By Michael Strelcheck
The Food and Drug Administration recently released new proposed regulations for the “nutrition labels” on the backs of packaged foods. You know-those little square boxes that always seem to be too small or folded over where you can’t read them easily. The proposed changes include enlarging the information box, as well as printing the calorie counts bigger and bolder than other facts. The useless “calories from fat” will disappear while total fat, saturated and trans fats will remain. Grams of added sugar and their types will now be clearly indicated (sucrose, corn syrup, etc.) Most importantly, serving sizes will now reflect portions people typically consume, which will make them much bigger for most products. For example, a single serving of soda will rise from12 ounces to 20, a serving of ice cream will rise from half a cup to a full cup, and a serving of muffin will now be 4 ounces instead of 2.
When I’ve taken the time to look at the amount of servings per container, I know that it’s nowhere near what a serving is for me. And, you may have noticed on recent trips to the supermarket that the packages seem to have been steadily shrinking. At first I thought it was me! But over time it became clear that indeed food containers had become smaller.
Reports out ahead of this announcement suggest that major food companies are gearing up to fight some of the details of the new regulations. “Everyone in the industry is going to have to change their labels. It’s a very big deal. It’s very expensive.” So says Regina Hildwine of the Grocery Manufactures Association as reported by Politico. (Maybe it’s only fair after the manufacturer mysteriously shrank packaging without dropping the price!)
These changes are purported to be driven by government encouraging people to stay healthy, but many feel it’s really more of an attempt to hold down health costs. Recent studies suggest that America’s “weight issues” costs our economy upwards of 150 billion dollars per year, for they exacerbate many serious illnesses. Although the changes in food labels could help to honestly reflect what a person is consuming, it seems to me that they could threaten to take away some of the important benefits our society gets through eating. Sure, one can make an argument that it’s healthier to know how many calories or how much fat you eat, but is that what’s really important?
You know those times, where you just have to have some ice cream after a tough day, and after ladling out a big chunk of “Rocky Road” into a bowl, you magnanimously give yourself a break and considered it a single serving – and you feel nurtured or better yet – loved. Yes, food has the power to console, so why shouldn’t we use it that way-free of guilt?
My first reaction to this news was to stubbornly cling to my right to eat what I want without being reminded that it may not be good for me. I thought, “They will have to pry my Oreo cookies from my sticky little fingers, for I fear I couldn’t cope without them. Darn them for showing how fattening they are – in my face! What next-nutrition labels printed on the buns of the McDonald’s Big Mac warning me to be careful? Haven’t we lost enough of our freedoms already?”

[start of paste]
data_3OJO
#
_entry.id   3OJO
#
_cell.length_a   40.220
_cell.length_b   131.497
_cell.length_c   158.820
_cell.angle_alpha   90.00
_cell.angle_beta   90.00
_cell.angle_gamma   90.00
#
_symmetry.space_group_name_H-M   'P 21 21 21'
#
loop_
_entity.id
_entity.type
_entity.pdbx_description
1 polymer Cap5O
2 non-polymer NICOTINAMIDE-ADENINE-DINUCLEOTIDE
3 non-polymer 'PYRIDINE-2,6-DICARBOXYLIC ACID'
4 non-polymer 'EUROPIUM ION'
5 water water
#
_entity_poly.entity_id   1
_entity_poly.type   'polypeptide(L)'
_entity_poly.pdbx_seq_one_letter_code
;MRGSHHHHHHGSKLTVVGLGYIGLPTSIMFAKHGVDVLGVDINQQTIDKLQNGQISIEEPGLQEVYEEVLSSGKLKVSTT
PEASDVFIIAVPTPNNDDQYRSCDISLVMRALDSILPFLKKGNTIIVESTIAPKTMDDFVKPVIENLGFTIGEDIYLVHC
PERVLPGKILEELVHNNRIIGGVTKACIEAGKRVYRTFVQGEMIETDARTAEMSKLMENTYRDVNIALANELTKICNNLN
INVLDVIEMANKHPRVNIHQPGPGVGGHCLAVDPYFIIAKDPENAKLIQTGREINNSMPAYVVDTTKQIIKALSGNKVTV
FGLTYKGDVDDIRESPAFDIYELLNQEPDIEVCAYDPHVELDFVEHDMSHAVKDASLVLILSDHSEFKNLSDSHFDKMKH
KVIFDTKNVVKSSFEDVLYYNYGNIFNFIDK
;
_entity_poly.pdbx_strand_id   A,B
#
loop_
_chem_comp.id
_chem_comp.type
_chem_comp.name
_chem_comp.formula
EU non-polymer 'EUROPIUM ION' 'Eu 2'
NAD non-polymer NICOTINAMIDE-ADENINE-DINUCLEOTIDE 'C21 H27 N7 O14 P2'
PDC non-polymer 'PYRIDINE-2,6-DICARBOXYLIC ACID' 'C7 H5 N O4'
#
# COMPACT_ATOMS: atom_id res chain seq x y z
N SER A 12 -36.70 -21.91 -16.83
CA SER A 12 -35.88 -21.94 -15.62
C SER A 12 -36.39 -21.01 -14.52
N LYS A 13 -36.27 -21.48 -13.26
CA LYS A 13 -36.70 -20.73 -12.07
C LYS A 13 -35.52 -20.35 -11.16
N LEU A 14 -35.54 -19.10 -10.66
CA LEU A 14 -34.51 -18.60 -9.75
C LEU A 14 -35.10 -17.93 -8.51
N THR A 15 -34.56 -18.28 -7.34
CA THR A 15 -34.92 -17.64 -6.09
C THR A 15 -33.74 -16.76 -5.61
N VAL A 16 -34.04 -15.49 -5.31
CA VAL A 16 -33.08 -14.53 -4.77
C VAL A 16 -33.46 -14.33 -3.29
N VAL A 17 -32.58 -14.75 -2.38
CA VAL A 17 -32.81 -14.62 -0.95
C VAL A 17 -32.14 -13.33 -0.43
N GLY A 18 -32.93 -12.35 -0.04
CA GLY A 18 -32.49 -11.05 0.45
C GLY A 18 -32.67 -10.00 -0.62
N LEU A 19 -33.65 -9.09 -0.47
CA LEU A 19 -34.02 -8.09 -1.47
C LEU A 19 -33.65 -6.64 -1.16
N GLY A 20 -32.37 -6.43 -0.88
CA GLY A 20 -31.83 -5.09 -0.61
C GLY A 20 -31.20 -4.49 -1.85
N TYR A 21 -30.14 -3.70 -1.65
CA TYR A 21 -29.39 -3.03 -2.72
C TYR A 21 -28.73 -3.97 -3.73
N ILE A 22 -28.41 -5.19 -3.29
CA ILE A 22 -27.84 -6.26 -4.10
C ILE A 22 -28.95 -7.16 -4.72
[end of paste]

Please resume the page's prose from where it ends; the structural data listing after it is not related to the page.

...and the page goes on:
Will these new mega-labels make us more aware, and take away from us our “right to self-deception,” or raise the price of guilt for one’s “right to indulgent self-nurturing”? I’m sure the Founding Fathers had these very freedoms in mind when they wrote in the Declaration of Independence, “We hold these Truths to be self-evident, that all Men are created equal, that they are endowed by their Creator with certain unalienable Rights, that among these are . . . the Pursuit of Happiness.” And if certain foods make us happy shouldn’t we fight the government’s attempts to “shame” us into changing our eating habits?
Now that I got that off my chest, it’s pretty clear, when you look at our society’s eating habits, that we have a problem! Maybe the trouble with food lies in how we use it. The fact that most people have special “comfort” foods, that aren’t necessarily healthy, seems to be a big part of the problem. I know I grew up in a family that ate more for pleasure or for satisfaction rather than for “functionality.” And as I look around society I find my family wasn’t the only one. It’s hard to imagine eating only to maintain the body’s health, for “healthy” foods can often taste bland or uninteresting. I know when I have the discipline to eat healthy foods, I don’t consume as much for it isn’t as much fun.
It seems that the problem with our society’s eating habits isn’t just the desire to enjoy what we eat, for much of the unhealthiness is found in today’s mass-produced food products that are manufactured to be “irresistibly tasty” as well as “preserved” for a long shelf life. When it comes to food I guess the idea “better life through chemistry” isn’t working out so well. For sure the enhanced nutrition labels will help us realize what has been added to packaged food so that we can make more informed choices.
Maybe the government isn’t all wrong, and perhaps it is a person’s civic duty not to make themselves a burden on their community in their pursuit for happiness. Without a doubt the current health care crisis is draining our society’s resources, but it is a big “ask” for people to change their personal eating habits. It would be nice if food producers would step up and help more so that there would be some sharing of sacrifice. In any event, just the thinking about WHY one eats can help a person begin to consciously shift their “pursuit of happiness” to other activities, ones that don’t take such a hard toll on the health of their body.